Venezuela’s long-awaited oil-backed cryptocurrency, the petro, has finally launched this week with its first pre-sale. According to President Nicolas Maduro, the first pre-sale netted $735 million in sales.
What was interesting about Maduro’s claim is that he announced that the sale amounted to 4.777 billion yuan, or $735 million. No information about who purchased the petros was made public, but the fact that he announced sales figures in yuan would lead us to believe that a significant number of the petros were purchased by investors in China. Given the Chinese government’s crackdown on cryptocurrency trading in China, could Chinese investors seeking alternative investments be purchasing petros?
How exactly the petro will fare in the future, especially in light of US sanctions in place against Venezuela, remains to be seen. Some observers have speculated that the petro might compete against or eventually replace the bolivar, the massively devalued paper currency that is now all but worthless. But since one of the aims of the petro was to boost the regime’s holdings of foreign exchange, the likelihood of ordinary Venezuelas purchasing petros is slim. If foreign investors are the ones purchasing most of the petros, which appears to be the case, then the petro will likely operate more along the lines of a parallel trade currency.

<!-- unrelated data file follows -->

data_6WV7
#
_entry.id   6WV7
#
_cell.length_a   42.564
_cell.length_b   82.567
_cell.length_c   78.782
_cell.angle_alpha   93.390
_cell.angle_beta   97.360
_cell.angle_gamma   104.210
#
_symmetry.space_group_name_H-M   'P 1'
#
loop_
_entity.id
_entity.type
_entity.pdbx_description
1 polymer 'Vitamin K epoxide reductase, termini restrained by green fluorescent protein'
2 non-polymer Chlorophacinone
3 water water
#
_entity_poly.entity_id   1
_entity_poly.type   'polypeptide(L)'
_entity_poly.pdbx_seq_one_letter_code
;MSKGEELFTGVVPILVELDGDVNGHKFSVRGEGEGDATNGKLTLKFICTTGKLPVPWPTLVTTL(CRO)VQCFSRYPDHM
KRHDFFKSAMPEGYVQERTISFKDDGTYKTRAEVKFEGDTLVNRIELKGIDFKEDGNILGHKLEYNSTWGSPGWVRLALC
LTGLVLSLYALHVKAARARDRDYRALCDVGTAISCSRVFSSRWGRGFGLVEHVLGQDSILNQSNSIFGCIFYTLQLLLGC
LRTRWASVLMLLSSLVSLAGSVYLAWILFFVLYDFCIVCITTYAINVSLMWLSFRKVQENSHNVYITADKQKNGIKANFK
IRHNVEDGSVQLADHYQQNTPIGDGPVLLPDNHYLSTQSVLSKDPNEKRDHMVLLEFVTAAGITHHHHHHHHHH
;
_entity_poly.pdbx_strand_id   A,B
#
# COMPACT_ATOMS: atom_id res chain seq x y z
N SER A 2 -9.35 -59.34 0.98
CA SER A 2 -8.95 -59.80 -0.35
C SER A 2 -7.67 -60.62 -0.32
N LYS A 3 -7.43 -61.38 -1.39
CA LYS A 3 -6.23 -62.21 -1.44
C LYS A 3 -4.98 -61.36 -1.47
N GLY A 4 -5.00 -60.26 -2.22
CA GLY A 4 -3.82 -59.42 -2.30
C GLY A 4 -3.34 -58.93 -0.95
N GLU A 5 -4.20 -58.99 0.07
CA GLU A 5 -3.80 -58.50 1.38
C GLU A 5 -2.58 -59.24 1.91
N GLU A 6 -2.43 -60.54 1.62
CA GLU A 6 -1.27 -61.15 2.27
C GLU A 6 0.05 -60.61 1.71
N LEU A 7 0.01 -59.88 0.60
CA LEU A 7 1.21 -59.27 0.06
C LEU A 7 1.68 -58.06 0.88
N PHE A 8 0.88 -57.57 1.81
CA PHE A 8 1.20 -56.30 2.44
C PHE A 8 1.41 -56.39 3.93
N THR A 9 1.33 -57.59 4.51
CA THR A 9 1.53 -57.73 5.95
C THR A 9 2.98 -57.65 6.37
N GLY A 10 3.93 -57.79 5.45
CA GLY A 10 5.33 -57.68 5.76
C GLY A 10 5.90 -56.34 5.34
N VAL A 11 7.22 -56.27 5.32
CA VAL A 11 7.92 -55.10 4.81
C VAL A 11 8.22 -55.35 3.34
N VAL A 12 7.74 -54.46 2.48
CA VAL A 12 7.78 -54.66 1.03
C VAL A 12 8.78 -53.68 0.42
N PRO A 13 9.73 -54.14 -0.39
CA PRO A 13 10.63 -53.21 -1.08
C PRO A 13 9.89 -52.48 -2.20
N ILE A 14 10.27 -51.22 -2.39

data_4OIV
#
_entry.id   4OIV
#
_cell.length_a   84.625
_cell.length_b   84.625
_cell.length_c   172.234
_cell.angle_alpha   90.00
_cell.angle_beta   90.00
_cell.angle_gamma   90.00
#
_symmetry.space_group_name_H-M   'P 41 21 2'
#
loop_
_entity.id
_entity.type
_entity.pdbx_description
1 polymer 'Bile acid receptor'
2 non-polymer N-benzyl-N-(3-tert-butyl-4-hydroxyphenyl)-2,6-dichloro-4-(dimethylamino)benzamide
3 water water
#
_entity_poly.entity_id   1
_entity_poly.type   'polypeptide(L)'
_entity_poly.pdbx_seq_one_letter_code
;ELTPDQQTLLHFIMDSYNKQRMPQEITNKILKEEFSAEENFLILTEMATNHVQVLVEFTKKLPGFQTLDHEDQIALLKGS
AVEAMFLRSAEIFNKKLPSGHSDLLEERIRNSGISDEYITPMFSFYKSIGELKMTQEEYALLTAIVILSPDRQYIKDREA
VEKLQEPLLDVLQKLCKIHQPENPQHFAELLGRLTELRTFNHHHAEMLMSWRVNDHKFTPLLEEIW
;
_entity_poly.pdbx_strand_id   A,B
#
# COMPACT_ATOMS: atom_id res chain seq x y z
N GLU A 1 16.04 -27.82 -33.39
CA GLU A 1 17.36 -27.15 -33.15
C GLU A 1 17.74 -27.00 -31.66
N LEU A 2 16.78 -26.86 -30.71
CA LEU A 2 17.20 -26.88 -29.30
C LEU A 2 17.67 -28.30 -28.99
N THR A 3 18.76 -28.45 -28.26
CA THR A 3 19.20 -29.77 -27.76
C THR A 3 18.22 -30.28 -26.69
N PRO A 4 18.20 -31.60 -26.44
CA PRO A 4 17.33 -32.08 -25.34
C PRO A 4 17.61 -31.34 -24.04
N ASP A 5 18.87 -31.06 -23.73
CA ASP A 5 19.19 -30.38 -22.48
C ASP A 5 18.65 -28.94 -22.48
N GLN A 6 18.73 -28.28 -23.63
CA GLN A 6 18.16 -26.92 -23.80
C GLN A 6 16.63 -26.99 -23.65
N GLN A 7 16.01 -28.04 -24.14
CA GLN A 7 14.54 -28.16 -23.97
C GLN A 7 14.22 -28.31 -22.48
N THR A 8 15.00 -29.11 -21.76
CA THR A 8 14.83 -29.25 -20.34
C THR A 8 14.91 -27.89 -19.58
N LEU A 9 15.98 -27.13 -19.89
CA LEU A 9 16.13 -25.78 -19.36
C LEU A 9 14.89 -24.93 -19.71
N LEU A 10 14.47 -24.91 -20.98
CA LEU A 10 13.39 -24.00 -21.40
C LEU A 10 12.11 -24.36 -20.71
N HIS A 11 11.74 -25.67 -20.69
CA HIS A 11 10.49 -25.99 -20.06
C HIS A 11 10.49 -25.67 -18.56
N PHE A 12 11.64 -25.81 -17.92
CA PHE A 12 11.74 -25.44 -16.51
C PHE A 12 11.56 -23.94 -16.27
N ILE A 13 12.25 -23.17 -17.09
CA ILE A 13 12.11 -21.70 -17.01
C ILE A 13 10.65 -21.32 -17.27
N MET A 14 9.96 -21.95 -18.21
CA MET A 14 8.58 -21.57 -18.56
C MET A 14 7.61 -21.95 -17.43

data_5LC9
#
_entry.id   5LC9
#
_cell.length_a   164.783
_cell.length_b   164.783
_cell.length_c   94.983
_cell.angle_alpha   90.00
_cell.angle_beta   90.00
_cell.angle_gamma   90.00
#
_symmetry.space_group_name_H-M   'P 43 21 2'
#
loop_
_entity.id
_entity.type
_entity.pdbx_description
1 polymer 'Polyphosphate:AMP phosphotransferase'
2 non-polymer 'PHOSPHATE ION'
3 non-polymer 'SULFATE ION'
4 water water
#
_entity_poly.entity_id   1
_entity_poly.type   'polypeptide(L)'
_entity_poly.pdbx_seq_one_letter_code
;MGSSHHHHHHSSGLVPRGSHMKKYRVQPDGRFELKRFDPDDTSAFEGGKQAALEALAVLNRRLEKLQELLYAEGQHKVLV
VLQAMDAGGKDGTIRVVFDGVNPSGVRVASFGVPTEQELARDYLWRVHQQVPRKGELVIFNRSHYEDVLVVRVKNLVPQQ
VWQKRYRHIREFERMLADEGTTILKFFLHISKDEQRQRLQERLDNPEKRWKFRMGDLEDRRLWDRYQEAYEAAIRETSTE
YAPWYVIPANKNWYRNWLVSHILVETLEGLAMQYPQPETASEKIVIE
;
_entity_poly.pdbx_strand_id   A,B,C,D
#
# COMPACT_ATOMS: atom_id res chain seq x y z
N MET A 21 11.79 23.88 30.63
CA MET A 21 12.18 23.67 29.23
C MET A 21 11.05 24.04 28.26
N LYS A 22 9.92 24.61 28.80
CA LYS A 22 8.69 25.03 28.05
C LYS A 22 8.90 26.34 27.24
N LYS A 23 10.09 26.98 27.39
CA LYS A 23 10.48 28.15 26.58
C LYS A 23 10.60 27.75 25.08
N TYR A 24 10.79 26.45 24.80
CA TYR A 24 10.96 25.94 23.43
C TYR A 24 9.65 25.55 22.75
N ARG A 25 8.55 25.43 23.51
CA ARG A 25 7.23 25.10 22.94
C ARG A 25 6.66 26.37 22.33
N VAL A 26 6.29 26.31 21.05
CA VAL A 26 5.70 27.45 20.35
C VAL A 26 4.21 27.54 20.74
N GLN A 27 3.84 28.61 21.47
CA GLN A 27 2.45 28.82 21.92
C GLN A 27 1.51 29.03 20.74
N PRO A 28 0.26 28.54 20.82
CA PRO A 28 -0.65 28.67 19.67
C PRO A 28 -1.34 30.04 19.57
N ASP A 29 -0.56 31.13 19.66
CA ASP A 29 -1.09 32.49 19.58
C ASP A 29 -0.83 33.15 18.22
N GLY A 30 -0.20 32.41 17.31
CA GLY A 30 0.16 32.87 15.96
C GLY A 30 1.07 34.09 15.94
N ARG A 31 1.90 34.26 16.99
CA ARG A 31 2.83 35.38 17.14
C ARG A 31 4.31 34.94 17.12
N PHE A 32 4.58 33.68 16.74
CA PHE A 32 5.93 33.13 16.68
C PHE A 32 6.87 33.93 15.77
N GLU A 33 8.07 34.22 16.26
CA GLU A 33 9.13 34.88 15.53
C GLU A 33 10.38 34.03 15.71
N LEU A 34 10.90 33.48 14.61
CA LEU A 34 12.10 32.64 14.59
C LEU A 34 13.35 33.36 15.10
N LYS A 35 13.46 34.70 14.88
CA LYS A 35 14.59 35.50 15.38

Significant questions remain about the petro, as conflicting technical details of the currency and its operation have been reported. That should be a warning sign to potential investors of difficulties down the road. Especially given the Venezuelan government’s track record with its paper currency, trusting the government not to do something fishy with the petro might not be wise.
For Bitcoin investors, the petro should highlight the dangers of investing in a new cryptocurrency just because it purports to be a great cryptocurrency. The importance of investing in established cryptocurrencies such as Bitcoin, Litecoin, Ethereum, etc. cannot be overemphasized. By sticking to established cryptocurrencies and working with providers who have a solid track record, most investment dangers can be minimized.